We conducted semi-structured telephone interviews to explore authors' attitudes towards open access publishing and author charges, their perceptions of journals that charge authors, and whether they would be willing to submit to these journals.
Goals and intentions
The traditional business model in scientific journal publishing is based on subscription charges to readers. This model might restrict access to knowledge and generate undeserved profit for publishers. An emerging alternative is open access publishing, which gives lawful free access to journal content on the internet and is funded by means other than readers' subscriptions. Currently, several biomedical publishers are considering moving towards open access funded through author charges, but we know little about authors' attitudes or likely responses to such charges. To determine what motivates authors to publish in specific journals, whether they support open access publishing, and their perceptions of journals that charge authors fees, we carried out a series of interviews with authors to explore their understanding and attitudes.
We conducted semistructured interviews by telephone. Authors were asked if they were familiar with the terms “open access publishing” and “author pays models” and what they understood these terms to mean; whether they were in support of open access publishing; how they felt about the idea of author charges replacing subscription costs; whether they would consider submitting papers to author pays journals; and whether they would submit to the BMJ if it introduced publication charges.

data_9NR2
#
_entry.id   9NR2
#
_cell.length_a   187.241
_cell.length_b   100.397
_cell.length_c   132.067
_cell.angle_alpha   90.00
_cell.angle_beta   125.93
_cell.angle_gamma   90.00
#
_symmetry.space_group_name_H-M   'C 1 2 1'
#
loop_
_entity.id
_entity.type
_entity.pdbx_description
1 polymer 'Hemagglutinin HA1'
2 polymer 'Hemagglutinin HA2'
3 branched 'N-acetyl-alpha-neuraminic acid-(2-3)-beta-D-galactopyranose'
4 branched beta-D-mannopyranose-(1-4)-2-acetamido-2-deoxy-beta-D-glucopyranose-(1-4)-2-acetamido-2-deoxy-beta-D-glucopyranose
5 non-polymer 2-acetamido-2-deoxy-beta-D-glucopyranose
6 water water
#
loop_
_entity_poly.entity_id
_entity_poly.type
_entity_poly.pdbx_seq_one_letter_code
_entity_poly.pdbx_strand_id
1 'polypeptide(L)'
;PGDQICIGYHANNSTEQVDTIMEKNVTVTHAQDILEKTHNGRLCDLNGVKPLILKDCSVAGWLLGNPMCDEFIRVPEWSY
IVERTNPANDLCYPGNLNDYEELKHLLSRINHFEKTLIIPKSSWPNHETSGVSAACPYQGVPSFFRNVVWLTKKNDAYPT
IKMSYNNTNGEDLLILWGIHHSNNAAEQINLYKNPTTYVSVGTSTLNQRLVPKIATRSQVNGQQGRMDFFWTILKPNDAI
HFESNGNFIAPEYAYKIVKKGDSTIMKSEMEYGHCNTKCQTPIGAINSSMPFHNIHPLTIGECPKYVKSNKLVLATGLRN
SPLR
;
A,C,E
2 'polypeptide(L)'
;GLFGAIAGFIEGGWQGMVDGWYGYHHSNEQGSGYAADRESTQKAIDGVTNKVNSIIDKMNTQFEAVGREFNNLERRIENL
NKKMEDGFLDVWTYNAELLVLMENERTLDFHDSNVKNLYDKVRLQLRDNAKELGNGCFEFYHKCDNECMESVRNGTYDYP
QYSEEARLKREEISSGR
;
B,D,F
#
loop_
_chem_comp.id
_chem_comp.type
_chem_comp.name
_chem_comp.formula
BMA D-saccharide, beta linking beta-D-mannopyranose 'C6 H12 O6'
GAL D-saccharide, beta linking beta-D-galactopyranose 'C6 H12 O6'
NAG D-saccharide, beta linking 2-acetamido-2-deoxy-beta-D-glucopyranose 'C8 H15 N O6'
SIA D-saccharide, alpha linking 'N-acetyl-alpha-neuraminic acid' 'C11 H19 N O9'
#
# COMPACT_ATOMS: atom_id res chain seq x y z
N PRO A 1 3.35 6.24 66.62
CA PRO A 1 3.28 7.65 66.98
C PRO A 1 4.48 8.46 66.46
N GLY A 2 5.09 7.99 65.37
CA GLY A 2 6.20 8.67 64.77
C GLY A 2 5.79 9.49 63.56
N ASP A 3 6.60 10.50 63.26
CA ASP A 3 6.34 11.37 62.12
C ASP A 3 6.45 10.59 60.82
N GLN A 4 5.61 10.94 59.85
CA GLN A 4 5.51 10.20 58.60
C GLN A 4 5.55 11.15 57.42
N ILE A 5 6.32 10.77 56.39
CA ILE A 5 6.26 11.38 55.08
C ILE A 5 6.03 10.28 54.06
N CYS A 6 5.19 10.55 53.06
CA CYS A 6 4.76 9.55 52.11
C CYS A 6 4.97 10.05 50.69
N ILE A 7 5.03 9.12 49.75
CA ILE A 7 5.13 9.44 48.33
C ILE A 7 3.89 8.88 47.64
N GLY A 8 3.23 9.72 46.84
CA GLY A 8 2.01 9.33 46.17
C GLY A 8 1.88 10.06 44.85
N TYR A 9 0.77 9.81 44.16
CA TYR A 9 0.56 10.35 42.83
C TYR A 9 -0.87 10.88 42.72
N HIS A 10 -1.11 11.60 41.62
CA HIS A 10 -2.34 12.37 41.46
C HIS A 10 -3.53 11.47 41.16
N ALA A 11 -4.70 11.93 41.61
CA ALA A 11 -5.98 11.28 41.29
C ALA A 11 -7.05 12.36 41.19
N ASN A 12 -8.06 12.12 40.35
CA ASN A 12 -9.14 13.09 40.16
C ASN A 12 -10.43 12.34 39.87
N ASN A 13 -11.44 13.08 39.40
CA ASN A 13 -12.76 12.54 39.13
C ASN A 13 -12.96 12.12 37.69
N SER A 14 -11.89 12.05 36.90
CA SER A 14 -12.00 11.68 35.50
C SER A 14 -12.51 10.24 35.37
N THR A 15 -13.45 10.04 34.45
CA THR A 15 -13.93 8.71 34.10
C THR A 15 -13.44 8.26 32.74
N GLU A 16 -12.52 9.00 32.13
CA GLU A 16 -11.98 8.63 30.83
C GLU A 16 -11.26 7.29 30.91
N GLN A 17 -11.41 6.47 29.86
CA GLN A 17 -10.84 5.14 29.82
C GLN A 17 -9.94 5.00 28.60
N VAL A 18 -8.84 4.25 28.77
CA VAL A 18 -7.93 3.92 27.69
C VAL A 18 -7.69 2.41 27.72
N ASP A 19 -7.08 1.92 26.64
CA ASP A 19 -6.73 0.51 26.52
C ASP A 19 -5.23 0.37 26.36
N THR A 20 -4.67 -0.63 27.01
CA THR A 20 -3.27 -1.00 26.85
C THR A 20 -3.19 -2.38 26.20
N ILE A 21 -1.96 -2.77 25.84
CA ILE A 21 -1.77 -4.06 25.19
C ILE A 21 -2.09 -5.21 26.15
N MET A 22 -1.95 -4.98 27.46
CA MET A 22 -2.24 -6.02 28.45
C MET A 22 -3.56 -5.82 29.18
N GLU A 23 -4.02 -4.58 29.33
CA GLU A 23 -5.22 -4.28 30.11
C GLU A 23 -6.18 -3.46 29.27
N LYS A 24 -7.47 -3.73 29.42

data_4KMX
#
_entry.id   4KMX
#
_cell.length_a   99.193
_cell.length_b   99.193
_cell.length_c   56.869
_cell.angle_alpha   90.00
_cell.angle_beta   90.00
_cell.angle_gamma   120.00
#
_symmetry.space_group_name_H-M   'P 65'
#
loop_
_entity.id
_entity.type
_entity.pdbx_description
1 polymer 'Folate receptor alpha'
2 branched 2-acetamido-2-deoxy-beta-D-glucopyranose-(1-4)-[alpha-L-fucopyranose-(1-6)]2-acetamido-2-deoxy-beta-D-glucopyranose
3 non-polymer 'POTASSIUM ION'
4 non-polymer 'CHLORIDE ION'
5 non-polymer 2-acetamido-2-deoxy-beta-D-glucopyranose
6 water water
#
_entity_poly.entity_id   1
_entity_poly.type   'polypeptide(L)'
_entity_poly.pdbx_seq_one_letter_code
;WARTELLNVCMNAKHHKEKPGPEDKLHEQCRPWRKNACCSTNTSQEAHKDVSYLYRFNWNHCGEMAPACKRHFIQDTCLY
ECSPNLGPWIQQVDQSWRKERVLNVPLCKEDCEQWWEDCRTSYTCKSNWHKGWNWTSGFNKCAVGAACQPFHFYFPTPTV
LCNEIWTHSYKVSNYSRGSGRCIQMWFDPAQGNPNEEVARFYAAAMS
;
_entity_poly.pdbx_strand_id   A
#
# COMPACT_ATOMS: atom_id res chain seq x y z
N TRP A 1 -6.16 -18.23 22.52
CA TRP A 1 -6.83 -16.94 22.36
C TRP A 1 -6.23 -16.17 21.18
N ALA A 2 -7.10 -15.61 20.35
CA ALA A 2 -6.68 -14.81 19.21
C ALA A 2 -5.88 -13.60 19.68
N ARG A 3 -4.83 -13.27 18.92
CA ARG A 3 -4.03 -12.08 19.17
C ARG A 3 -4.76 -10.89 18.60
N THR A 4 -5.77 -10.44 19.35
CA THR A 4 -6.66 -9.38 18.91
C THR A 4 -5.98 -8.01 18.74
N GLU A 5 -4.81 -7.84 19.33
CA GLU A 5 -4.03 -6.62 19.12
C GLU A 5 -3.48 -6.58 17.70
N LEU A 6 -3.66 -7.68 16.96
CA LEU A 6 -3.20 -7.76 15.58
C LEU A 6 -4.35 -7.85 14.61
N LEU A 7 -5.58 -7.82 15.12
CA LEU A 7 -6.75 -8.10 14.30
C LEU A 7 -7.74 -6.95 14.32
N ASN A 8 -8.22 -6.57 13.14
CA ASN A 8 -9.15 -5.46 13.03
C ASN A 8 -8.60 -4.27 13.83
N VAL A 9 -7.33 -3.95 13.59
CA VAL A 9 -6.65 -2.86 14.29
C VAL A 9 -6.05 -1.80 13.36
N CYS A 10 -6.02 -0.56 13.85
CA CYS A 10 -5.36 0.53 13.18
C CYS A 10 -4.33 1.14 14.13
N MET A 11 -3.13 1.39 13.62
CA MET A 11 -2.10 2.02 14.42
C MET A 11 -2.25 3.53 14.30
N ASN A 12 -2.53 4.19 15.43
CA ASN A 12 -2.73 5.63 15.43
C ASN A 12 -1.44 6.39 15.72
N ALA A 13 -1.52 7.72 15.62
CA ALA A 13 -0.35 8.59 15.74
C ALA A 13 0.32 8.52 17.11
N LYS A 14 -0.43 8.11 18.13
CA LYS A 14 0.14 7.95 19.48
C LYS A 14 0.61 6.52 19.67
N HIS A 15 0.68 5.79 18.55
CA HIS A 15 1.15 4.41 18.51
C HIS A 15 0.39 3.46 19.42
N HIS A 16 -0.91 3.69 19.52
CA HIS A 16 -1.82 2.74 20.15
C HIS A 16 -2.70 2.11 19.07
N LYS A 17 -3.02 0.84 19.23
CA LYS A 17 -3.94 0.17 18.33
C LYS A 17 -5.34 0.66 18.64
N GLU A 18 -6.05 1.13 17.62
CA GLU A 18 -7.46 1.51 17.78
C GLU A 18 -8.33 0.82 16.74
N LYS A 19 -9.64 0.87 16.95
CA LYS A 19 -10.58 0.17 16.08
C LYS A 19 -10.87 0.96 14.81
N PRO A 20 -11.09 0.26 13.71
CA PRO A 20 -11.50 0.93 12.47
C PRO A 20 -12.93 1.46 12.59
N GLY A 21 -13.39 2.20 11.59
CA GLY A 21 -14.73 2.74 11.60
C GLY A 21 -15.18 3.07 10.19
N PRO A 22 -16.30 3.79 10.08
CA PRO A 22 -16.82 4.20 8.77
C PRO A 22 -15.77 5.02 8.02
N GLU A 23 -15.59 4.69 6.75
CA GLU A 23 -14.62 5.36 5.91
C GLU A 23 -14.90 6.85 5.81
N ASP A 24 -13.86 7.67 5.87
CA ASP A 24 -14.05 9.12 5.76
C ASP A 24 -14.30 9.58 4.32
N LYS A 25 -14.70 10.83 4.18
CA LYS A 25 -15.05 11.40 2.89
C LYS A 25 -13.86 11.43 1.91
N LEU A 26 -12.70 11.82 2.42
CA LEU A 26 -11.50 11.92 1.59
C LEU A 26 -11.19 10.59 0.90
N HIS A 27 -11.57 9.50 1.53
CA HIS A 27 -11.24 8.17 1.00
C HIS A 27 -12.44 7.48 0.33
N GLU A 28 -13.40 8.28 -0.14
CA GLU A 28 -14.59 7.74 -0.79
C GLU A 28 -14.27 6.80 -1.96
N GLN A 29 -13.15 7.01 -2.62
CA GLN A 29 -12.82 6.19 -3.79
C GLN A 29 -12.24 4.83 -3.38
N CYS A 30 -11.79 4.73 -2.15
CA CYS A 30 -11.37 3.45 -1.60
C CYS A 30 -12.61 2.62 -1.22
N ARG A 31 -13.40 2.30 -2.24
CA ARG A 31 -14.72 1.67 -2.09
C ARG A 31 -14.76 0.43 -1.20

We provided definitions to participants not familiar with the terms and to those who gave inadequate descriptions. We defined open access as “the provision of lawful free access to journal content online with its production funded by means other than subscription charges.” An author pays model was defined as “an alternative method of funding journals whereby subscription charges are replaced with author charges for publication.” When all interviews were completed, we independently collated responses and grouped the data according to emerging themes. Both interviewers verified subsequent themes.
We divided the list of corresponding authors who submitted to the BMJ in 2003 into regions reflecting areas from which the BMJ receives most submissions: United Kingdom; North America; Australasia; and Europe (excluding United Kingdom). We used computer generated random numbers to select a sample of 10 authors from each region and a further 10 in the European sample for use in case of language difficulties.
Number of scholarly outputs commented on
Authors were more aware of the concepts of open access publishing and author pays models than previously reported. Almost all authors supported the concept of open access, but few had submitted to an open access journal, other than the BMJ. Reasons for not submitting included lack of awareness of which journals publish with open access, and journal quality taking a higher priority in decision making than the availability of open access. Authors disliked the idea of author charges without institutional support and were concerned about implications for authors from developing countries and those without research funding. However, many said they would probably continue to submit to journals they perceived as being of high quality even if they charged authors.